Recently, a frank letter from Archbishop Job Getcha of Telmessos to Patriarch Bartholomew has been published. What was it about the document that attracted journalists’ attention?
In late May, new Metropolitan of Italy of the Patriarchate of Constantinople, Exarch Polykarp (Stavropoulos) of Southern Europe met Pope Francis. In an interview after the meeting, the Metropolitan underlined that one of the key purposes of his mission is contributing to the ecumenical dialogue established between the Orthodox and Catholic Churches. According to the hierarch, “it was a cordial meeting of a son with his beloved father, a meeting of a bishop with his primate and patriarch”. And it’s yet another example of the Phanar’s obsession with the idea of the union with Rome.
As the news website Cyclades24.gr reported, the electronic edition Greek Reporter published an article based on the letter of the Permanent Representative of the Ecumenical Patriarchate to the World Council of Churches, Archbishop Job Getcha of Telmessos, to Patriarch Bartholomew (the full text of the letter in Italian is available here). The Greek Reporter article’s author praises this document as evidence of the Ecumenical Patriarchate’s commitment to the idea of restoring Eucharistic unity with Rome.
Here is how Cyclades24.gr explains what ideas of the Arhchbishop Job’s letter might have attracted journalists’ attention and what may be their implications for the Orthodox Christian World.
Indeed, from what Archbishop Job writes, it can be concluded that the Phanar is seriously aimed at developing an ecumenical dialogue with Roman Catholics and further rapprochement with Rome.
Russian Orthodox Church’s position is the main obstacle to this, and therefore it is proposed to use the situation that developed after autocephaly was granted to the Orthodox Church of Ukraine (OCU) – e.g. division in the Orthodox world – in order to finally and at any cost eliminate the Russian Church from the dialogue with the Vatican. To this end, the Orthodox part of the Commission is proposed to include representatives of the OCU.
According to Archbishop Job, it was Metropolitan Hilarion (Alfeyev) who for many years consistently blocked the Orthodox-Catholic dialogue, seeking from Catholics a solution to the problem of uniatism. Perhaps, by the way, this explains why Patriarch Bartholomew and his entourage feel a strong antagonism to him.
However, Archbishop Job found a solution – from now on, with his submission, the Orthodox-Catholic dialogue on the problem of the union will be replaced by an “agreement” between autocephalists and Uniates in Ukraine.
At the same time, Constantinople intends to ignore the independent positions of Churches of Antioch, Serbia, Georgia, Bulgaria, Poland and the Czech Lands and Slovakia, also opposing a hasty rapprochement with Catholicism, presenting them only as evidence that they are “satellites” of the Russian Church and blindly follow in the wake of its policies. It turns out that if as a result of this, those of Churches that still take part in the work of the Orthodox-Catholic Commission withdraw from it, this will only bring an opportunity for Patriarch Bartholomew to declare the restoration of communion of the Orthodox and Roman Catholic Churches, because he still identifies the Orthodox world only with himself.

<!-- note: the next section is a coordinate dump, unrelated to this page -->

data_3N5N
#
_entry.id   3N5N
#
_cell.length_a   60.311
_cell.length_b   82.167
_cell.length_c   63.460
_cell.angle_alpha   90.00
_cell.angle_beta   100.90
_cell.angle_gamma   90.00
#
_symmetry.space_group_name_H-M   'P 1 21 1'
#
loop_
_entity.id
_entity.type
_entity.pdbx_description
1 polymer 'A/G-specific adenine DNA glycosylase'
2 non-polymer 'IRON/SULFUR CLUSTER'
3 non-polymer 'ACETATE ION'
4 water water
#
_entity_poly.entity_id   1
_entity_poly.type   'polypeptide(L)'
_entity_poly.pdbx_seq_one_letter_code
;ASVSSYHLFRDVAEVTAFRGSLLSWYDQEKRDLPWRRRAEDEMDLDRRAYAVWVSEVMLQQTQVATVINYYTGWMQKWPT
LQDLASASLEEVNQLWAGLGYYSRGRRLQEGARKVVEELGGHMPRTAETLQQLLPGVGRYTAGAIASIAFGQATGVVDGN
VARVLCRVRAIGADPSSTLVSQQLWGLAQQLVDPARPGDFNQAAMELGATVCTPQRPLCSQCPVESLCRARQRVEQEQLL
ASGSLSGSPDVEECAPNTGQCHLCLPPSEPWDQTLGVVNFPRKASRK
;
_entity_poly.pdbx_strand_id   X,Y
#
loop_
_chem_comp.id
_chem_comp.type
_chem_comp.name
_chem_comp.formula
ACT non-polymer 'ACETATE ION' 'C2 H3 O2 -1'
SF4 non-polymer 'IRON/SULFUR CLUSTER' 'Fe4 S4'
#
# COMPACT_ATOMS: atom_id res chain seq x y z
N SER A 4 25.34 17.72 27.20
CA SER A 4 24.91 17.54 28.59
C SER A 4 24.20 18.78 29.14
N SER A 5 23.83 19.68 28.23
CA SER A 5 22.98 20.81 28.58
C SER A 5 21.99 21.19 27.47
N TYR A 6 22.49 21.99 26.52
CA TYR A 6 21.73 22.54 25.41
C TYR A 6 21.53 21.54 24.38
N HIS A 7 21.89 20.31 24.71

It is scary to think at what cost and with what concessions this reunification of Western and Eastern Christianity will be achieved in this case… After all, the Phanar supposes the only important issue of reunification with the Catholics in not an aggressive expansion of the Uniates in Ukraine and Romania, and not at all the dogmatic problems of the filioque, but the question of “primacy” – that is, the question of the place and status of Constantinople itself in the Roman Church in the event of actually joining it.
Thus, in the light of the above, it becomes clear that the rumors about the planned unification of the OCU with the Ukrainian Greec Catholic Church (UGCC), which have long been spread by the Phanar hierarchs, are not unreasonable. Now we once again see that numerous concelebrations of the Orthodox Church of Ukraine’s hierarchs and clerics with the Uniates are not a private arbitrariness and the violation of the canons, but the OCU’s deliberate and consistent policy, conducted with the knowledge and approval of the Phanar. So, there is no doubt that if a Joint Commission with the OCU and UGCC, which is proposed by Gecha, is created, it will soon declare that there are no obstacles to joint service and unification.
Unlike Patriarch Bartholomew and the hierarchs under his yoke, the Major Archbishop of the UGCC, Sviatoslav Shevchuk, has long and openly spoke about the obvious fact that a single “Kyivan Church” can exist only under the auspices of the Bishop of Rome. Obviously, the Phanar realizes this as clearly. But now, from the self-revelations of Archbishop Job, we see that this will in no way stop or delay the realization of Patriarch Bartholomew’s vain and dangerous aspirations. The Phanar’s leader really intends to use the OCU as a bridge to a new union with Rome. And it is possible that this was the purpose the OCU was created for.
ARCHBISHOP JOB OF TELMESSOS
13 Νοεμβρίου 2020
Τῆ Αὐτοῦ Θειοτάτη Παναγιότητι
τῶ Οἰκουμενικῶ Πατριάρχη
Κυρίω κυρίω Βαρθολομαίω
Παναγιώτατε Πάτερ καἰ Δέσποτα,
My teaching to Chambésy students about our bilateral dialogue with the Roman Catholic Church allowed me to realize that the work of the International Joint Commission has been on track since its inception, as set out in the Rhodes in 1980. However, it is noteworthy that after ten years of euphoria (1980-1990), this work was disturbed, and even interrupted, for fifteen years by the issue of uniatism (1990-2005). Instead of working on the topic of “Ecclesiological and canonical consequences of the sacramental structure of the Church: Conciliarity and authority in the Church”, logically implied by the documents of Munich (1982), Bari (1987) and Valaam (1988), the plenary session of Freising in June 1990 had to deal with “uniatist proselytism” instead. It was only with the restart of its activity in 2005 that the commission resumed its normal course dealing with what had been originally scheduled for the plenary meeting of Freising: the question of conciliarity and authority in the Church, or in other words, of the primacy and synodality – that is the subject of the documents of Ravenna (2007) and Chieti (2016), and that is still the subject of the current agenda (primacy and synodality in the second millennium and today).